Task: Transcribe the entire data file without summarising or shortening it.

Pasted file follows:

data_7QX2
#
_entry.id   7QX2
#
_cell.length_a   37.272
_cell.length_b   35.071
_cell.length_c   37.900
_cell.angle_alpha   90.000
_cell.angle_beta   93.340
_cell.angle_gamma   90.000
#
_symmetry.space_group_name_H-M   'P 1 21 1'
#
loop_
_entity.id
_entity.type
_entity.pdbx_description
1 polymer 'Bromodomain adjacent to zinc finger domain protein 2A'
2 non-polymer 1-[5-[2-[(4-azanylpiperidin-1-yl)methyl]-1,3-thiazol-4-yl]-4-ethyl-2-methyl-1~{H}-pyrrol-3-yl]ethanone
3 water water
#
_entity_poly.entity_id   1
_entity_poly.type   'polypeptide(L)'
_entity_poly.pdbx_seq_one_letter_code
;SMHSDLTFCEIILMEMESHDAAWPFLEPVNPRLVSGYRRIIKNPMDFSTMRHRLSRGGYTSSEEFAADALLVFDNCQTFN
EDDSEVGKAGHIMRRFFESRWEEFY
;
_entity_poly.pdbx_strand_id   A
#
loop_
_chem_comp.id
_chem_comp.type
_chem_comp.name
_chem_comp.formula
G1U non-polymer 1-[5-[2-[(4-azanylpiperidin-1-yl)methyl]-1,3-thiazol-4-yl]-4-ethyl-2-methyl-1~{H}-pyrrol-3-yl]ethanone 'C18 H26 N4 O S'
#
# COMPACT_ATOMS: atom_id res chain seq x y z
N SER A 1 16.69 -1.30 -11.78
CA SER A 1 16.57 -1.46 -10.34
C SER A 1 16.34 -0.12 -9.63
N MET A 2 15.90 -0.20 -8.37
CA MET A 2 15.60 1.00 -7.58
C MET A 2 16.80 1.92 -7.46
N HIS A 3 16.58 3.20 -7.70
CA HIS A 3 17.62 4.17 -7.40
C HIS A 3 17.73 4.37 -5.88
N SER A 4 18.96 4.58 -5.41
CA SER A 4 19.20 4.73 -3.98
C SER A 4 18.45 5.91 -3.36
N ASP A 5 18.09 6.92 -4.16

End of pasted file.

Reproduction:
data_7QX2
#
_entry.id   7QX2
#
_cell.length_a   37.272
_cell.length_b   35.071
_cell.length_c   37.900
_cell.angle_alpha   90.000
_cell.angle_beta   93.340
_cell.angle_gamma   90.000
#
_symmetry.space_group_name_H-M   'P 1 21 1'
#
loop_
_entity.id
_entity.type
_entity.pdbx_description
1 polymer 'Bromodomain adjacent to zinc finger domain protein 2A'
2 non-polymer 1-[5-[2-[(4-azanylpiperidin-1-yl)methyl]-1,3-thiazol-4-yl]-4-ethyl-2-methyl-1~{H}-pyrrol-3-yl]ethanone
3 water water
#
_entity_poly.entity_id   1
_entity_poly.type   'polypeptide(L)'
_entity_poly.pdbx_seq_one_letter_code
;SMHSDLTFCEIILMEMESHDAAWPFLEPVNPRLVSGYRRIIKNPMDFSTMRHRLSRGGYTSSEEFAADALLVFDNCQTFN
EDDSEVGKAGHIMRRFFESRWEEFY
;
_entity_poly.pdbx_strand_id   A
#
loop_
_chem_comp.id
_chem_comp.type
_chem_comp.name
_chem_comp.formula
G1U non-polymer 1-[5-[2-[(4-azanylpiperidin-1-yl)methyl]-1,3-thiazol-4-yl]-4-ethyl-2-methyl-1~{H}-pyrrol-3-yl]ethanone 'C18 H26 N4 O S'
#
# COMPACT_ATOMS: atom_id res chain seq x y z
N SER A 1 16.69 -1.30 -11.78
CA SER A 1 16.57 -1.46 -10.34
C SER A 1 16.34 -0.12 -9.63
N MET A 2 15.90 -0.20 -8.37
CA MET A 2 15.60 1.00 -7.58
C MET A 2 16.80 1.92 -7.46
N HIS A 3 16.58 3.20 -7.70
CA HIS A 3 17.62 4.17 -7.40
C HIS A 3 17.73 4.37 -5.88
N SER A 4 18.96 4.58 -5.41
CA SER A 4 19.20 4.73 -3.98
C SER A 4 18.45 5.91 -3.36
N ASP A 5 18.09 6.92 -4.16